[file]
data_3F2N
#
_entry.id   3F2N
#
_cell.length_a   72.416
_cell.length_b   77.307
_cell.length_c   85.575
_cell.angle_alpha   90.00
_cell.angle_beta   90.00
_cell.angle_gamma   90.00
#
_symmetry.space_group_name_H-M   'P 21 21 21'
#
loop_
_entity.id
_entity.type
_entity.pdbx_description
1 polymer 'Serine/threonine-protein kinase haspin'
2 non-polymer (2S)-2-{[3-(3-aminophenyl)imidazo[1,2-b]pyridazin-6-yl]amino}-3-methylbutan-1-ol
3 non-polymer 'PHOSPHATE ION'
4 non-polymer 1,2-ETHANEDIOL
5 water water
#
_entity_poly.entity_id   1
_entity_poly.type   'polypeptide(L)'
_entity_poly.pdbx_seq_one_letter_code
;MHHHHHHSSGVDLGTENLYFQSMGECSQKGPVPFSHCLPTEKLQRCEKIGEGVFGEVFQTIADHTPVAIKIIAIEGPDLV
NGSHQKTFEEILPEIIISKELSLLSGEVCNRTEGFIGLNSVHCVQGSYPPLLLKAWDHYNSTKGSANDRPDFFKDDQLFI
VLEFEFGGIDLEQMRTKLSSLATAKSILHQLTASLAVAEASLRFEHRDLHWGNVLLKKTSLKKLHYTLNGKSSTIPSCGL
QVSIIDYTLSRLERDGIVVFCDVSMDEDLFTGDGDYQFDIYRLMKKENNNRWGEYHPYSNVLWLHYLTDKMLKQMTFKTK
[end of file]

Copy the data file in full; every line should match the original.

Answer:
data_3F2N
#
_entry.id   3F2N
#
_cell.length_a   72.416
_cell.length_b   77.307
_cell.length_c   85.575
_cell.angle_alpha   90.00
_cell.angle_beta   90.00
_cell.angle_gamma   90.00
#
_symmetry.space_group_name_H-M   'P 21 21 21'
#
loop_
_entity.id
_entity.type
_entity.pdbx_description
1 polymer 'Serine/threonine-protein kinase haspin'
2 non-polymer (2S)-2-{[3-(3-aminophenyl)imidazo[1,2-b]pyridazin-6-yl]amino}-3-methylbutan-1-ol
3 non-polymer 'PHOSPHATE ION'
4 non-polymer 1,2-ETHANEDIOL
5 water water
#
_entity_poly.entity_id   1
_entity_poly.type   'polypeptide(L)'
_entity_poly.pdbx_seq_one_letter_code
;MHHHHHHSSGVDLGTENLYFQSMGECSQKGPVPFSHCLPTEKLQRCEKIGEGVFGEVFQTIADHTPVAIKIIAIEGPDLV
NGSHQKTFEEILPEIIISKELSLLSGEVCNRTEGFIGLNSVHCVQGSYPPLLLKAWDHYNSTKGSANDRPDFFKDDQLFI
VLEFEFGGIDLEQMRTKLSSLATAKSILHQLTASLAVAEASLRFEHRDLHWGNVLLKKTSLKKLHYTLNGKSSTIPSCGL
QVSIIDYTLSRLERDGIVVFCDVSMDEDLFTGDGDYQFDIYRLMKKENNNRWGEYHPYSNVLWLHYLTDKMLKQMTFKTK